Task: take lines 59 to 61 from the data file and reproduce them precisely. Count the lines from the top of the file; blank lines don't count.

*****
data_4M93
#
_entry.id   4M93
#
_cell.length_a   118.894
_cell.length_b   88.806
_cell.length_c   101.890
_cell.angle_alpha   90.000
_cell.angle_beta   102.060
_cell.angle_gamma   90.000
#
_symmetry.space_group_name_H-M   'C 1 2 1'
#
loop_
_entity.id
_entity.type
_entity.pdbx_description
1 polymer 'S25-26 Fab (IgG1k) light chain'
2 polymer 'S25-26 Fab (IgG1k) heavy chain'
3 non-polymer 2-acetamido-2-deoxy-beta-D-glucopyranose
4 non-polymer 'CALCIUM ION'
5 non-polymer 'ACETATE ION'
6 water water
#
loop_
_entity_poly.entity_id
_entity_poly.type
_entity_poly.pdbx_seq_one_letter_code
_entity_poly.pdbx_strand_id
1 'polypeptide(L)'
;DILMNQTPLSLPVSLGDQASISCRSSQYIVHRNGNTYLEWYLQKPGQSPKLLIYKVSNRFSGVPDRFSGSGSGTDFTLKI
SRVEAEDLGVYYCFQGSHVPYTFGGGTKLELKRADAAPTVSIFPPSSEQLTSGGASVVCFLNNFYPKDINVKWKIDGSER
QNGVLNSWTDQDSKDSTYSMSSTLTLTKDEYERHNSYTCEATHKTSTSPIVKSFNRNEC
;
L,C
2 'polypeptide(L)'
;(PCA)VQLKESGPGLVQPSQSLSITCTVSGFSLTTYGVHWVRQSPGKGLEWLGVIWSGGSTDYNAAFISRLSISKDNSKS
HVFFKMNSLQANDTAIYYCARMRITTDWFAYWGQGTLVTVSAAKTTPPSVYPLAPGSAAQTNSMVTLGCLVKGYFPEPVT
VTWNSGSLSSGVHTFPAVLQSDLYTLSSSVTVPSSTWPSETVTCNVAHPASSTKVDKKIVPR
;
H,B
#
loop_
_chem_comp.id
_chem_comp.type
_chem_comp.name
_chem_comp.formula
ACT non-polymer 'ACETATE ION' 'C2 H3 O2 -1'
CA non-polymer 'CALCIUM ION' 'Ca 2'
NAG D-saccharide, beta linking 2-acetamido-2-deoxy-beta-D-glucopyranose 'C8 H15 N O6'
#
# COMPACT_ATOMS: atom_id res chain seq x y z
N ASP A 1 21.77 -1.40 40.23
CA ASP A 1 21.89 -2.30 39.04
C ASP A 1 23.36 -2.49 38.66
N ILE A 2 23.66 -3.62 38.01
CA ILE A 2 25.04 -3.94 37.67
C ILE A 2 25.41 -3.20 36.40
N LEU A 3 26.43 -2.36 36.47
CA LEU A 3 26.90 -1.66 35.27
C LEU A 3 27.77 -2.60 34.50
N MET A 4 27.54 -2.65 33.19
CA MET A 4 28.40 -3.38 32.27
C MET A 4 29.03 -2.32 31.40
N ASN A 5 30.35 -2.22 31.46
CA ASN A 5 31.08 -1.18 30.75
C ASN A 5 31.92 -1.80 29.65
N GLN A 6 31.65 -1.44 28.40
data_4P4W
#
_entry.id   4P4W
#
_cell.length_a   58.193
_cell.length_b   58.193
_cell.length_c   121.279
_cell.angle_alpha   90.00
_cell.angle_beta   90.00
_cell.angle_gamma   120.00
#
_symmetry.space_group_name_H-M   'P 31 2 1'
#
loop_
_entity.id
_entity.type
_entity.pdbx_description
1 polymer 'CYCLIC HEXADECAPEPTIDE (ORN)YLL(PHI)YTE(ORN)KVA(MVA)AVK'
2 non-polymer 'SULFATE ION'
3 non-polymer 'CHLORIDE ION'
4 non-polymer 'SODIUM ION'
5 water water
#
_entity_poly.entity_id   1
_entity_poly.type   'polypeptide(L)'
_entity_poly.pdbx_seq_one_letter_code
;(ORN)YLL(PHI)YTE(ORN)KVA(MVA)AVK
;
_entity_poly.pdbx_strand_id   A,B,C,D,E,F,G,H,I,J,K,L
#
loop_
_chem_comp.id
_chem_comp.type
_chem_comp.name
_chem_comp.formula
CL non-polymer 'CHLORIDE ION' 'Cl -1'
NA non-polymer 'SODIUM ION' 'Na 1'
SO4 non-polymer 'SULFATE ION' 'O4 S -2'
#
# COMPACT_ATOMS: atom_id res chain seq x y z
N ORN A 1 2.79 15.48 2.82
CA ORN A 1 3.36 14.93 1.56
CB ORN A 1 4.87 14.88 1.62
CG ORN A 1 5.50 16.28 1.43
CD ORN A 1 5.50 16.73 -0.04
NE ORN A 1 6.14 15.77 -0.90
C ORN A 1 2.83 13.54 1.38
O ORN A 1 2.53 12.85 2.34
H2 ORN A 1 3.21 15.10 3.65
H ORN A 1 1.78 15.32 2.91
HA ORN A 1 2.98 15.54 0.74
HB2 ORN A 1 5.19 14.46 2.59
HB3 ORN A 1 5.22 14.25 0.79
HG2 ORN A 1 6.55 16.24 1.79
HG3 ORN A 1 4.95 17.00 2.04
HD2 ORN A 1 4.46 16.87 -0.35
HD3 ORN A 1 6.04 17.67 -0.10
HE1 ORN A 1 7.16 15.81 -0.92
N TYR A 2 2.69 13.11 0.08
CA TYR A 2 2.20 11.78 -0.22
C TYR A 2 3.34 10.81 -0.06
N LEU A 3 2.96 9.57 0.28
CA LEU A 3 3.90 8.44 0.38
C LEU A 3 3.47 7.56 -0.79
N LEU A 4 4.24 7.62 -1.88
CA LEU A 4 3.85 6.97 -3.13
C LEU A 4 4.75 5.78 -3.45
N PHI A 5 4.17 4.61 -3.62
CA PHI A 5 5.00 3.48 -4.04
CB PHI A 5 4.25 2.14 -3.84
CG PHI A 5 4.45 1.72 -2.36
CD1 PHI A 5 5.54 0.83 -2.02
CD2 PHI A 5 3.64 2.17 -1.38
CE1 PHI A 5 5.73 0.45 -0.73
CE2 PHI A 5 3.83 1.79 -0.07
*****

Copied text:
N LEU A 3 26.43 -2.36 36.47
CA LEU A 3 26.90 -1.66 35.27
C LEU A 3 27.77 -2.60 34.50